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The benefits of three frequencies for high accuracy positioning NOBUAKI KUBO, AKIO YASUDA, ISAO KAWANO TAKESHI ONO, CHIE URATANI

The availability of the third civil frequency has obvious advantages to instantaneous carrier phase accuracy and ambiguity resolution for cm level measurements in the short base-line
GPS modernization will expand the area of positioning service and will increase its convenience. Particularly, the third civil frequency namely L5, which will be provided by both modernized GPS and QZSS, is expected to improve the performance of precise positioning using carrier phase observation. This paper reports an experimental result regarding the convenience of additional L5 signal. Actual navigation signals generated from GPS simulator were received by triple frequency GPS receiver in the experiment. Navigation data, pseudo-range and carrier phase observation have been obtained and used for the analysis. This experiment verifies the improvement of ambiguity fixing time and multi-path mitigation using three frequency signals.
Configuration of equipments
A GPS simulator designed for the modernized three GPS signals and a GPS/ QZSS receiver developed for the high accuracy positioning experiment were used for this experiment. These equipments have been developed by Japan Aerospace Exploration Agency (JAXA) as a part of QZSS navigation test bed. Equipments used for this experiment are listed in table 1 with their specifications. Figure 1 shows the data flow of this experiment. A cesium clock was employed to provide stable external reference for GPS simulator in order to generate GPS-like high quality navigation signals. The data analysis software was developed by Tokyo University of Marine and Science Technology. DGPS and RTK solution as well as usual navigation solution can be obtained with this software. It is also possible to evaluate important parameters for precise positioning such as ambiguity fix rate using this software. Data generation by the simulator and the data recording by the receiver have been performed in real time while data analysis was performed off-line.
Scenarios for data acquisition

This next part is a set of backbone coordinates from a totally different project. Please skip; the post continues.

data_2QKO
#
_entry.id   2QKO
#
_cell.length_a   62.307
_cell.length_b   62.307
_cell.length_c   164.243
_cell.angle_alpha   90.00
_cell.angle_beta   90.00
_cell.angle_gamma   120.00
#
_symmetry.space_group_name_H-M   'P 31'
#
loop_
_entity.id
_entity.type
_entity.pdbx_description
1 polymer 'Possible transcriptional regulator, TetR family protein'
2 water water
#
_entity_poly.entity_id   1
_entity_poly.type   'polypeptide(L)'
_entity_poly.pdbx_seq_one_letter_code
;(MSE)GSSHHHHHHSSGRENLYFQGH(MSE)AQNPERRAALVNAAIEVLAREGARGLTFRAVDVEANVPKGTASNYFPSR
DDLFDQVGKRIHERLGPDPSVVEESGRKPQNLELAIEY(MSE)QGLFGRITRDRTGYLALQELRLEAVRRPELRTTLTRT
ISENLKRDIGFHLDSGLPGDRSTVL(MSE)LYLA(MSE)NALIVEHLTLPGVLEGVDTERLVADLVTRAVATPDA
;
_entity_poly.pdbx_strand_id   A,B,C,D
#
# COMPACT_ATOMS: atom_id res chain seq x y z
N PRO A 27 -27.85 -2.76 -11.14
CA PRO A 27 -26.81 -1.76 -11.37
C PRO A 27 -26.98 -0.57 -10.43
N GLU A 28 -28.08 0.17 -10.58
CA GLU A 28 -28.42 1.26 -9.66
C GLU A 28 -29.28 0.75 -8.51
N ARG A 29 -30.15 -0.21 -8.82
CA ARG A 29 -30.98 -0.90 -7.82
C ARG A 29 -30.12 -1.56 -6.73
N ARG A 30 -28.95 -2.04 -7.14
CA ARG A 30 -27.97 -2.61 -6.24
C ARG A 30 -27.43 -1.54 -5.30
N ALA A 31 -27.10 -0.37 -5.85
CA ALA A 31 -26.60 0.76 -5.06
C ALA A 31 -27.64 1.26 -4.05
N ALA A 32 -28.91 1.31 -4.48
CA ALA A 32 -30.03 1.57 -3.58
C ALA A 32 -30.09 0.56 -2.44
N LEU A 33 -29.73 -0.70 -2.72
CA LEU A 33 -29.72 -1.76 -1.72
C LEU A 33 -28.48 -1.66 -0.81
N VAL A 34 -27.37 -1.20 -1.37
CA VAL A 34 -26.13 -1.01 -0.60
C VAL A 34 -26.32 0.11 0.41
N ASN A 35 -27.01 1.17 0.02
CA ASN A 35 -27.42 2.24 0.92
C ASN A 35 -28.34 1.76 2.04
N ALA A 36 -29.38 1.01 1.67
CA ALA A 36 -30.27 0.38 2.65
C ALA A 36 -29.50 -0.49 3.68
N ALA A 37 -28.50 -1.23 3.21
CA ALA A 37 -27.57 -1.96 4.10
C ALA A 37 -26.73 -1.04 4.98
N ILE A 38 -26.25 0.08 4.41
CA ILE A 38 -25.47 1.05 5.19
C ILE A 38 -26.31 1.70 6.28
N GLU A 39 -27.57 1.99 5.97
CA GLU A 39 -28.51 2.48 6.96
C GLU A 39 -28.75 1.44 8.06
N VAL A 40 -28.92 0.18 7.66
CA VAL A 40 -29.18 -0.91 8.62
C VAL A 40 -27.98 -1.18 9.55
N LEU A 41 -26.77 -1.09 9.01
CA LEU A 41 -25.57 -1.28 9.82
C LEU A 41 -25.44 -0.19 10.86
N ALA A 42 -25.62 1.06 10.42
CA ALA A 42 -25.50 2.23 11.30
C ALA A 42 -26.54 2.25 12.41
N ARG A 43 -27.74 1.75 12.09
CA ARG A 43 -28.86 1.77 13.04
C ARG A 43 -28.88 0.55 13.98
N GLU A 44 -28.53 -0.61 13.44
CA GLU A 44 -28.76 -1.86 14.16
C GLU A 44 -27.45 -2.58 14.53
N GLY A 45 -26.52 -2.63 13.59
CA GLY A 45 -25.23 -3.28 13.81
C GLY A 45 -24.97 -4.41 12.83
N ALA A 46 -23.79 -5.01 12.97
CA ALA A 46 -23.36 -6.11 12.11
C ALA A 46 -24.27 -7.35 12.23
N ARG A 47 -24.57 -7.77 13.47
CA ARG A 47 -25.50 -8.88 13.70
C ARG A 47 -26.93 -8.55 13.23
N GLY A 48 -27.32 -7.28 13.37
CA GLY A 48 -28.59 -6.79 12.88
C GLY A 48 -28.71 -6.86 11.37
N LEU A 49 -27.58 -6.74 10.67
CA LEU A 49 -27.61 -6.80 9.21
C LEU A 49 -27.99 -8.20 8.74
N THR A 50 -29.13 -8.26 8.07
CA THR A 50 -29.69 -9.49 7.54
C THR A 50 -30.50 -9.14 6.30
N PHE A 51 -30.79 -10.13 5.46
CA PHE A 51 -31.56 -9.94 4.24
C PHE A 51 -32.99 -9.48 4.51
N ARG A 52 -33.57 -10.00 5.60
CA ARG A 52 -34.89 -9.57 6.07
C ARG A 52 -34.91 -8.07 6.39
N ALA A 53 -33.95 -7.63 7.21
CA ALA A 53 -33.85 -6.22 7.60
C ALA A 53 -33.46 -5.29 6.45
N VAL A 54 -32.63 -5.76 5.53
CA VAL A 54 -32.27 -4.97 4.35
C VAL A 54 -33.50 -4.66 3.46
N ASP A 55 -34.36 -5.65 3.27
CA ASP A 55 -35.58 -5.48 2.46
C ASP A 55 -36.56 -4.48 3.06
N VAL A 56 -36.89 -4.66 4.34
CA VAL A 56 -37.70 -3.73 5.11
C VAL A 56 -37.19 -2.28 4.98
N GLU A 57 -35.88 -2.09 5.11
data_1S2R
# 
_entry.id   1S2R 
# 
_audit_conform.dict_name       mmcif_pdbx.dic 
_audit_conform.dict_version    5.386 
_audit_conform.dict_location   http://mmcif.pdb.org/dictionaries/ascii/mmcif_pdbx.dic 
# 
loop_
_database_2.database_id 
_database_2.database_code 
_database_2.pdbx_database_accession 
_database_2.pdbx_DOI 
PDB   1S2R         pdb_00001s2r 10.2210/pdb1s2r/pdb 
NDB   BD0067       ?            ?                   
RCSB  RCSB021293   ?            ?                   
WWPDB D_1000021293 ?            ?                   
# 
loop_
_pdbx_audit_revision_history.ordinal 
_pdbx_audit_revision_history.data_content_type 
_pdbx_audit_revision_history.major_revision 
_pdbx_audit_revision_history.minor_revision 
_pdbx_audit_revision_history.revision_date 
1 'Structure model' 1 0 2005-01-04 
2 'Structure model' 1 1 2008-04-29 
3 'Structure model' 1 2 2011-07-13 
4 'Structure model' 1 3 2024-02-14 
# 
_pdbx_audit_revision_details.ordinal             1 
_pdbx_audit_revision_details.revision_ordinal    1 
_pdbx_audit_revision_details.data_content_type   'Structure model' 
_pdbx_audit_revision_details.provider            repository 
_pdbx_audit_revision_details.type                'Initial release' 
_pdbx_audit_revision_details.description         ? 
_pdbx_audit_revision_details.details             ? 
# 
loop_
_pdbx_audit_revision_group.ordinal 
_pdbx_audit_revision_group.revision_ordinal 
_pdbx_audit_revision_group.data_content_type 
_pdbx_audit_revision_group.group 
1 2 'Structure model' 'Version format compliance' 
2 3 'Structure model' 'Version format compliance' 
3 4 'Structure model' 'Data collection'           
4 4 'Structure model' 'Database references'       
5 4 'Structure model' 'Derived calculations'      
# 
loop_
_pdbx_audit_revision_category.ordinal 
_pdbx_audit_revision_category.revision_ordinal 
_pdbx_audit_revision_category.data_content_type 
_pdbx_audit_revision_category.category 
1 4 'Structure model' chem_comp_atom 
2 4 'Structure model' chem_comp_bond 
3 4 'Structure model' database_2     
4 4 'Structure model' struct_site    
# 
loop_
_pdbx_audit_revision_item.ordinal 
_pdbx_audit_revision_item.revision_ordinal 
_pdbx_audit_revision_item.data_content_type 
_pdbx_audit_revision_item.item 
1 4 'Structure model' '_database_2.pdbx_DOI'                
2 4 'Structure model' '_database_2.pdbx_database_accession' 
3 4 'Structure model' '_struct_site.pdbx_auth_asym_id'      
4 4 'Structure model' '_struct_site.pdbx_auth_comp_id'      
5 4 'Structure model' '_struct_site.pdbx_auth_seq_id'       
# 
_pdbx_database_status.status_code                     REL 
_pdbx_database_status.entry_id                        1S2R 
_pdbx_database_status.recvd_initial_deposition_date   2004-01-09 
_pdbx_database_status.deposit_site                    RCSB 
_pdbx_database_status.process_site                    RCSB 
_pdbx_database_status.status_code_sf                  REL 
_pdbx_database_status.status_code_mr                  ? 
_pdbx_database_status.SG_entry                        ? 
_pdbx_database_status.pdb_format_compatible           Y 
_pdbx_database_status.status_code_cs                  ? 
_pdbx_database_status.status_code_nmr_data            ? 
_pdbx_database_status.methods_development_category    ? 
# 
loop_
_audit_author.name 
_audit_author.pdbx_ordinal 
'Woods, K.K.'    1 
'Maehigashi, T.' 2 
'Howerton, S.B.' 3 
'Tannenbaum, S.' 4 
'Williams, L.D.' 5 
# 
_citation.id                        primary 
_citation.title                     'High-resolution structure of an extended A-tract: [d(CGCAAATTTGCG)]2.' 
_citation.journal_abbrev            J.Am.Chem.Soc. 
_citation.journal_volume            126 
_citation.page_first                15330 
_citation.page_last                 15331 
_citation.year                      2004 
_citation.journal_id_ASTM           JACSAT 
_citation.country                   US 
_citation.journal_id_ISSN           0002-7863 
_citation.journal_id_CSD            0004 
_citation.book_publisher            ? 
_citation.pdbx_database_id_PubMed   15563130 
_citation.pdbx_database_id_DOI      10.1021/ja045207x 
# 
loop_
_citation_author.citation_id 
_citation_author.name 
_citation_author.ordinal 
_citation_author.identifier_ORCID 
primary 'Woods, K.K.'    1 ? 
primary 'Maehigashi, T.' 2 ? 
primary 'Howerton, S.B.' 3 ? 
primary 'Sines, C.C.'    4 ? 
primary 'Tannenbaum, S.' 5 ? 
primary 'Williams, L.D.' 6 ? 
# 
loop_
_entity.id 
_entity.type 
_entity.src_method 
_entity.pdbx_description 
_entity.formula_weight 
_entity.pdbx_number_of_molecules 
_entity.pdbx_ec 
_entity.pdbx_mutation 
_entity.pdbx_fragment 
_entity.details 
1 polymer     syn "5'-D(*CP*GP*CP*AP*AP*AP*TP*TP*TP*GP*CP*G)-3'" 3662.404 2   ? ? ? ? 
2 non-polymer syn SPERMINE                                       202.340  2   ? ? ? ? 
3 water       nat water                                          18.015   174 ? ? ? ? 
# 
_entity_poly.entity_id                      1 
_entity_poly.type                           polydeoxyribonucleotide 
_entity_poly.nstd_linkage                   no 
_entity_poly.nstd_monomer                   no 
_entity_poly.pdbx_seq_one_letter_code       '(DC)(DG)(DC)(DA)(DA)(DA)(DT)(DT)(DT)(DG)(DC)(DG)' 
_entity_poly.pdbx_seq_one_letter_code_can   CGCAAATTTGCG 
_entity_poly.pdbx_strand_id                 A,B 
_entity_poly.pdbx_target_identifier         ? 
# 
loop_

The possibility of the high accuracy positioning with triple frequencies was investigated by using pseudo-range and carrier phase measurements. The base-line between reference station and rover station is set about 3.7km because we want to assume that the effects of the atmosphere can be disregarded. Particularly, the effect of L5 frequency in the ambiguity resolution was investigated in the specular multipath condition. The algorithm used in this test is general code and carrier DGPS using double difference. Table 2 shows the details of the data. Table 3 also shows the details of the scenarios. All of the parameters were set GPS simulator. The reason why there are two rovers is to analyze the case of the different multipath delay. Since the band of L5 frequency has high chip rate compared with L1 frequency, the improvement in accuracy is expected in the case that the multipath delay is over 20 m. Figure 2 shows the configuration between the antenna and the wall in the case of medium and
large multipath error respectively.
Algorithm of precise positioning
Positioning algorithm to analyze observation data is described in this section. The overall flow of analysis is as follows.

1) Read observation data from reference and rover station

2) Cycle slip detection 3) Calculation of satellite position

4) DGPS and RTK

DGPS was carried out respectively by using L1 pseudo-range and L5 pseudorange. RTK was carried out by using general double difference data. Since there are triple frequency observation data, ambiguity resolution was carried out by using the combination of L1- L2 (wide-lane) and L2-L5 (extrawide- lane). The reason why we choose these combinations is that the noise level is not so large and the effect of ionosphere is same order compared with L1. Although this linear combination technique in order to resolve ambiguities is not the best way, the object in this paper is to analyze the effects of the three frequencies in the multipath condition. So the conventional method in order to resolve ambiguities is used in this paper. Ambiguity resolution was initialized when the cycle slip was detected in each frequency. In this experiment, cycle slip due to the band of L2 was
dominant. This is because that the power of L2 by GPS simulator was set lower than the power of L1 and L5.The measurement errors of L1, L2 and L5 carrier phase is assumed 0.5~1cm.

The flow of ambiguity resolution algorithm is as follows.

1) DGPS position estimate using non smoothed pseudo-range

2) Initial estimate of the ambiguity

3) Ambiguity search (position estimate using all ambiguity candidates)

4) Rejection of candidates due to criteria in both measurements and positioning domains (statistical test)

5) After the one candidate is retained, receiver position is computed with each ambiguity candidate

The algorithm for wide-lane is same as the algorithm for extra-wide-lane. Table 4 shows the summary of the parameters in the ambiguity resolution.
Experimental Results
The experimental results are shown in the following sections.

DGPS positioning results